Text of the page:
The problem is that once one city offers a company a lucrative deal, other employers want to get in on the bonanza. JPMorgan Chase’s chief executive, Jamie Dimon, said he would watch to see which city won the beauty contest and immediately call up those lawmakers and demand the same perks. Other companies are lining up to do the same.
It’s politically difficult for city and state officials to offer incentives to one firm and not another, Timothy Bartik, an economist at the W.E. Upjohn Institute for Employment Research, told me. Like Lay’s potato chips, “you can’t hand out just one,” as he put it. He fears that after the hysteria over Amazon’s HQ2 and the recent $4.1 billion deal struck between the state of Wisconsin and the Taiwanese electronics company Foxconn, incentive amounts will only climb.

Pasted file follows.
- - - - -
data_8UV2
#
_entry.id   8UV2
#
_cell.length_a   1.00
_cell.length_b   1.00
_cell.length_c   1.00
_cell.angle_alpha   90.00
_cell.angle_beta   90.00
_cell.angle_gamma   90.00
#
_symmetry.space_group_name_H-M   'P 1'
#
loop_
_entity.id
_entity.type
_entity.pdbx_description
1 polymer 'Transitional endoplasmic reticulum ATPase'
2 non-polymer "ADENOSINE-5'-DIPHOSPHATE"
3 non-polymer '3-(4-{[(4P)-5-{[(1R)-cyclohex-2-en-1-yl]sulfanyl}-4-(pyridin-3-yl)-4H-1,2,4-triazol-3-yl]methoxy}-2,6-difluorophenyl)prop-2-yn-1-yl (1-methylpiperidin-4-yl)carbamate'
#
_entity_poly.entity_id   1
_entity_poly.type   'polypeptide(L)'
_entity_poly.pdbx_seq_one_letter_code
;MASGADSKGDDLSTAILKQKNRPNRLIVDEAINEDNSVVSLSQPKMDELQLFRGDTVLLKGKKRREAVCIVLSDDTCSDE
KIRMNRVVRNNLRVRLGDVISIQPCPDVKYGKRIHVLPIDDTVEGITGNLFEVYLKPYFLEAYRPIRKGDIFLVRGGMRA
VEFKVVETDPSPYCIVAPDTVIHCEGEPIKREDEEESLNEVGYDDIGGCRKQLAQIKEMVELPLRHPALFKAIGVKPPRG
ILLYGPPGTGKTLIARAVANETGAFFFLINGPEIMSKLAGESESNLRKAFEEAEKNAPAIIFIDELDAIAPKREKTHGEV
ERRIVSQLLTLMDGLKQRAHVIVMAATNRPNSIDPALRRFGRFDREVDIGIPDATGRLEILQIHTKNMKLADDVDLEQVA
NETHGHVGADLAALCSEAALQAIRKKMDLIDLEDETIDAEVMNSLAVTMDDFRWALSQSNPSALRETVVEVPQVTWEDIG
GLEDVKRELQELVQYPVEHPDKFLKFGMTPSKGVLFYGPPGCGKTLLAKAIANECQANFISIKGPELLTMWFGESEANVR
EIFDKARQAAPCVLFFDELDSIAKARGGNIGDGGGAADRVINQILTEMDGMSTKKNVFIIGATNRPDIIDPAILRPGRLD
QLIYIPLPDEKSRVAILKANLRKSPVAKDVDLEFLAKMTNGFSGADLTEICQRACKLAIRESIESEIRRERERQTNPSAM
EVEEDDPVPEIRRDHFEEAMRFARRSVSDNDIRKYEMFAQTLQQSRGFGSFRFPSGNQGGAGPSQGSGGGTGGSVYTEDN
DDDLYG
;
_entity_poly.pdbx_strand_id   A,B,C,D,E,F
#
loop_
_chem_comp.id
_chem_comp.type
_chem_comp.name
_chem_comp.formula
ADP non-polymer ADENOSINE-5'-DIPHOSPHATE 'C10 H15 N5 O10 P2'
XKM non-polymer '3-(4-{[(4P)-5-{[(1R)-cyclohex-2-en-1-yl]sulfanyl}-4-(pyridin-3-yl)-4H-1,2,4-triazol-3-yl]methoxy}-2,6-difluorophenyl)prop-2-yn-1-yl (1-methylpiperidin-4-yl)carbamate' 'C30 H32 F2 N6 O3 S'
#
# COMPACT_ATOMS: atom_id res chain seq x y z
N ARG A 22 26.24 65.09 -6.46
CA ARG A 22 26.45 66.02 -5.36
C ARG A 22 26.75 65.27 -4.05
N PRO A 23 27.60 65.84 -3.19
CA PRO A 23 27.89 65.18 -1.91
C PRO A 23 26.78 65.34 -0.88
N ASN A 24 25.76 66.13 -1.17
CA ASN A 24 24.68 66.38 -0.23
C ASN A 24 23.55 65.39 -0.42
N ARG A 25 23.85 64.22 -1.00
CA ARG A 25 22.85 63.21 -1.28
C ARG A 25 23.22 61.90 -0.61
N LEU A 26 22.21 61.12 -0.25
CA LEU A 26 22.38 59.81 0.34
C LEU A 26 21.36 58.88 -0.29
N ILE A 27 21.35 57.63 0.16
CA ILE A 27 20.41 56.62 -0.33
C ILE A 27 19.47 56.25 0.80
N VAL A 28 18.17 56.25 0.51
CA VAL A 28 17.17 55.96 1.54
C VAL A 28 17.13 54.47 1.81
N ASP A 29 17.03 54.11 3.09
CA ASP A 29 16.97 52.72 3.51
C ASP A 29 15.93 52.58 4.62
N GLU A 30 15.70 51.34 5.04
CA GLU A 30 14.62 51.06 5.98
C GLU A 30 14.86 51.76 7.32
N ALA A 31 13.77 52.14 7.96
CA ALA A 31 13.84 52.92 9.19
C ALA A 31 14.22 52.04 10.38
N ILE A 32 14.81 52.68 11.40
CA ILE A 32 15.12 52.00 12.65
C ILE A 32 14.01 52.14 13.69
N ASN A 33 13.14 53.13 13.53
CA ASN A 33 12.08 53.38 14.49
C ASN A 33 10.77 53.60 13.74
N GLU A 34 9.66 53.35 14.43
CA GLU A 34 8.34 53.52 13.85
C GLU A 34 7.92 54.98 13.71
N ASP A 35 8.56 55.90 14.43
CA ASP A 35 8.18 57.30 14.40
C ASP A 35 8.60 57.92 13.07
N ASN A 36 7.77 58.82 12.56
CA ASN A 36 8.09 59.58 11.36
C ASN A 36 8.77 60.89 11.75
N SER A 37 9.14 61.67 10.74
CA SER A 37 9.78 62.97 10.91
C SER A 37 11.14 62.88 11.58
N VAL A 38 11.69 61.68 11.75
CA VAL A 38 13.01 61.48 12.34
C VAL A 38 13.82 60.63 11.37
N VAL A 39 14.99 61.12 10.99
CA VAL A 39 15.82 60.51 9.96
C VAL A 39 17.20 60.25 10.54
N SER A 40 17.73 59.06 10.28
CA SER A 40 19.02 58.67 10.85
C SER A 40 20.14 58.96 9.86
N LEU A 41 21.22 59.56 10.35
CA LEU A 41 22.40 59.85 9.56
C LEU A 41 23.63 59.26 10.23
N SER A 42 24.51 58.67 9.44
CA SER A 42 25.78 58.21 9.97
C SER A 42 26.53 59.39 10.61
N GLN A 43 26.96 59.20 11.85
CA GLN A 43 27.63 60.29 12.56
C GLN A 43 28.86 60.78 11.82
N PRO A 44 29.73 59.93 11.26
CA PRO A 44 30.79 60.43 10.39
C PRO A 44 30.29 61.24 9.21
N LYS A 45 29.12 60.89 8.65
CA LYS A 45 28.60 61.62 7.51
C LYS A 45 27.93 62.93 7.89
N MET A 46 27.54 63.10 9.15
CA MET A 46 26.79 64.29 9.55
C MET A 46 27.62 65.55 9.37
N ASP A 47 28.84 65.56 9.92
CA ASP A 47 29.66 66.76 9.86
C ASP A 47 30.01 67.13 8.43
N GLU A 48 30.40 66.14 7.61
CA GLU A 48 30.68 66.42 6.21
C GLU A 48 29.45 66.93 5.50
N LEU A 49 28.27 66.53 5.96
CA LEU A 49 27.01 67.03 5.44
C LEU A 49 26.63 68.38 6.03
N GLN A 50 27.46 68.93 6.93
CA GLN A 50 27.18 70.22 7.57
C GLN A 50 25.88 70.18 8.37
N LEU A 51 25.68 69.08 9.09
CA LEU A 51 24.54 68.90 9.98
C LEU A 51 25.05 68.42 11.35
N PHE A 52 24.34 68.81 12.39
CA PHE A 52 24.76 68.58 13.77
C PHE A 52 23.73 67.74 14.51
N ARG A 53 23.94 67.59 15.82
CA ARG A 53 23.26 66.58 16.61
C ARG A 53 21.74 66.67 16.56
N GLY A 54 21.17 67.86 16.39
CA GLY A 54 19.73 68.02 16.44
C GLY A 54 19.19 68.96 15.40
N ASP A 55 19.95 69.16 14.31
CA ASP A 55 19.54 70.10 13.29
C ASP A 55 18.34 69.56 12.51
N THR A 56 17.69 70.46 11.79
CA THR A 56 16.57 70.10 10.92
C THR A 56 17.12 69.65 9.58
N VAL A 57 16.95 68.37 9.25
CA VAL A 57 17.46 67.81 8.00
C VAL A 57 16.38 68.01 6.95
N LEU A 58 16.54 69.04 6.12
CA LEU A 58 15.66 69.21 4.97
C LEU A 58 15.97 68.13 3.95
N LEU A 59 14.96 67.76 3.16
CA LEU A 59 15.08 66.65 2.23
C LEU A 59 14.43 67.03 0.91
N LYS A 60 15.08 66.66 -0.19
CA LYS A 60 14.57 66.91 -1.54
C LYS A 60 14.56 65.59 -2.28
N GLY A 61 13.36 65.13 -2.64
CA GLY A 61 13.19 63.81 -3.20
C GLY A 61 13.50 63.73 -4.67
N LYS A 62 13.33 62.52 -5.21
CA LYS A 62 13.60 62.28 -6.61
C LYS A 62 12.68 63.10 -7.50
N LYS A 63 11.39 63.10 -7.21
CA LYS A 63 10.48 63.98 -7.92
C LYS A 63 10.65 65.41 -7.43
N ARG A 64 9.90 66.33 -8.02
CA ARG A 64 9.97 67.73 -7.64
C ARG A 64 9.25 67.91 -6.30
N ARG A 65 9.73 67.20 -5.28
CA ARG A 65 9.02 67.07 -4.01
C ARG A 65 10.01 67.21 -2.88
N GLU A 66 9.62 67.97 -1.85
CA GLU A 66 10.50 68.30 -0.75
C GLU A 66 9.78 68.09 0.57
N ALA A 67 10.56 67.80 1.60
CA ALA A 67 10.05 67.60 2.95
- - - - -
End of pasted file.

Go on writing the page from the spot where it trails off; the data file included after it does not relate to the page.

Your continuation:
Unfortunately, incentives and tax breaks don’t work. Research by Mr. Bartik indicates that there is not a large correlation between a state’s giveaways and its unemployment rate or income levels. And they’re often poorly targeted; you would expect better offers for companies that can promise higher wages, but the packages don’t actually vary from company to company very much.